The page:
Editorials

Don't drop idea of changing county's form of government

Doug Henderson is doing what he can to hit the ground running when he takes over as Beaufort County treasurer July 1.

Henderson has started to put together a new team to handle the $200 million banking job that falls to the treasurer. He's vowed to put in place better systems for collecting and paying out the public's money. He's visiting treasurer's offices across the state to find the best practices.

And after repeated critical audits of outgoing treasurer Joy Logan's operations, that is all welcome news. Logan has held the office since 1991, and the past year particularly showed it was time for her to go.

But because there's such a long time between Henderson's election in November and his taking over duties as treasurer, the county will pick up the tab for his transition staff. The expected cost is $50,000 to $100,000.

It's unfortunate to think we might be double-paying for that office's employees, but it's difficult to see a better way to handle it, given the need for a clean break from many past practices and Logan's continuing in her job for another five months.

County administrator Gary Kubic is right that an abrupt transition in such an important office could be very disruptive to one of the most critical of county offices.

So yes, under the circumstances, this is probably the way to go. But that doesn't mean there's not a better long-term solution for this administrative office.

Before and immediately after Logan's defeat, there was talk about changing the treasurer's job from an elected position to an appointed one. Her impending departure doesn't mean that idea should go away.

We'll say it again: Accountability just once every four years for critical county administrative positions isn't enough. Minimal requirements of being 18 or 21, a registered voter and a resident of the county aren't enough. County treasurer, auditor, coroner, clerk of court and probate judge require specific skill sets that are difficult to vet in a political process.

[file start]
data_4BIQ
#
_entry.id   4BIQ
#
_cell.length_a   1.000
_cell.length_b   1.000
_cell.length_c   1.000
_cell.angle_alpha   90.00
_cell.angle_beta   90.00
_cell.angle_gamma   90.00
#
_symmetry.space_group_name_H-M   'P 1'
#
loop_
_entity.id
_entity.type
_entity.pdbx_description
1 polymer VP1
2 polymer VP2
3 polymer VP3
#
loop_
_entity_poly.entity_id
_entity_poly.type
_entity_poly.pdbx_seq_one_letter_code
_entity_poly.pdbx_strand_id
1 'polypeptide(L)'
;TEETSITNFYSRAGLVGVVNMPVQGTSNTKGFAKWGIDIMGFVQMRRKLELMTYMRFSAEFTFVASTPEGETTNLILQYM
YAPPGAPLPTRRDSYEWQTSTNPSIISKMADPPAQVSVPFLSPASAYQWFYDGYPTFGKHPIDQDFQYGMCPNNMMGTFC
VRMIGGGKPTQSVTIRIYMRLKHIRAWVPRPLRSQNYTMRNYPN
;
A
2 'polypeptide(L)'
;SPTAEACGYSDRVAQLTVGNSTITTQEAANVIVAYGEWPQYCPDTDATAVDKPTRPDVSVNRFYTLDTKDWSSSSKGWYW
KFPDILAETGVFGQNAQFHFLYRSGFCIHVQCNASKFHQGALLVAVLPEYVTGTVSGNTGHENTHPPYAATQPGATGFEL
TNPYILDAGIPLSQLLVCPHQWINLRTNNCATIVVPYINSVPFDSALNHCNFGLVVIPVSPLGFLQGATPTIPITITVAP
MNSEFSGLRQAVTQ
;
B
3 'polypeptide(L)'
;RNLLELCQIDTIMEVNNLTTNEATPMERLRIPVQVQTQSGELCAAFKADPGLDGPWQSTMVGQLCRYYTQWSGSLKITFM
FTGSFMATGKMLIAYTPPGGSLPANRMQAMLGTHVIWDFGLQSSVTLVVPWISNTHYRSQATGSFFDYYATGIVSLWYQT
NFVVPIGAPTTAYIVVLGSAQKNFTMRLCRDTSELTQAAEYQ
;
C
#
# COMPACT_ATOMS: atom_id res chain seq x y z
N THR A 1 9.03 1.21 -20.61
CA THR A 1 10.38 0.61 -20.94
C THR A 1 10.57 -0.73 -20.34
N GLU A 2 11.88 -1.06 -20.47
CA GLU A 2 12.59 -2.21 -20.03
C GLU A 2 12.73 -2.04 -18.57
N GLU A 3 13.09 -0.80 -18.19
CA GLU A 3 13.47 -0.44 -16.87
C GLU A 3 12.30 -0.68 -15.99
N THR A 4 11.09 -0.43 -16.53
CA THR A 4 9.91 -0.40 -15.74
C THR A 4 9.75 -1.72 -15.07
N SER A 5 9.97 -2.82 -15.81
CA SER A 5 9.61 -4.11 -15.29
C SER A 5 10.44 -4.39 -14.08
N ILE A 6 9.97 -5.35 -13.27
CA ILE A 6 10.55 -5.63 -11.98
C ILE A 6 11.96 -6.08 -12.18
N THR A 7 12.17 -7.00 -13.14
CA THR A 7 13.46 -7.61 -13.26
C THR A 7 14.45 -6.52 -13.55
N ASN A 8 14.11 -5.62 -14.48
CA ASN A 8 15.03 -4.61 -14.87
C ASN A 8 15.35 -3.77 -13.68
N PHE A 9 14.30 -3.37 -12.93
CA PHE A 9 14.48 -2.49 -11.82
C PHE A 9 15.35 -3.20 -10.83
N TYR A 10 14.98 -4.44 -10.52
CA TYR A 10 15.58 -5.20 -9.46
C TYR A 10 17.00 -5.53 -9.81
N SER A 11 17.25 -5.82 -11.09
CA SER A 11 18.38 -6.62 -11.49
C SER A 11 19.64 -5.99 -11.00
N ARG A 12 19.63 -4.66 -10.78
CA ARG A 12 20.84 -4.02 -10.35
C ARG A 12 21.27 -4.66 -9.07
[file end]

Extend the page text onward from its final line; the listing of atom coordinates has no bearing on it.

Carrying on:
They don't make policy; they administer the law. County Council controls their budgets, but little else.

Council members should look seriously at a change in government that would allow at least two key positions -- treasurer and auditor -- to be appointed rather than elected.

State law allows four types of county government, and each has slightly different rules. Under our type of government, council-administrator, the treasurer and auditor are elected. If we had the council-manager form of government, County Council could choose whether it wanted to appoint people to those jobs or hold an election.

Changing the form of government would require council to hold two public hearings and three votes before the question could appear on a referendum. That gives the people of Beaufort County ample opportunity to say what they want.

We have the council-administrator form of government because the legislature determined it was the closest to the form of government in place when the Home Rule Act when into effect in 1976.

This should not be construed as criticism of Henderson. He'll have his chance to prove his worth in the office. But it's time the people of this county decided what kind of government they want and whether at least these two offices should be staff positions rather than elective offices.

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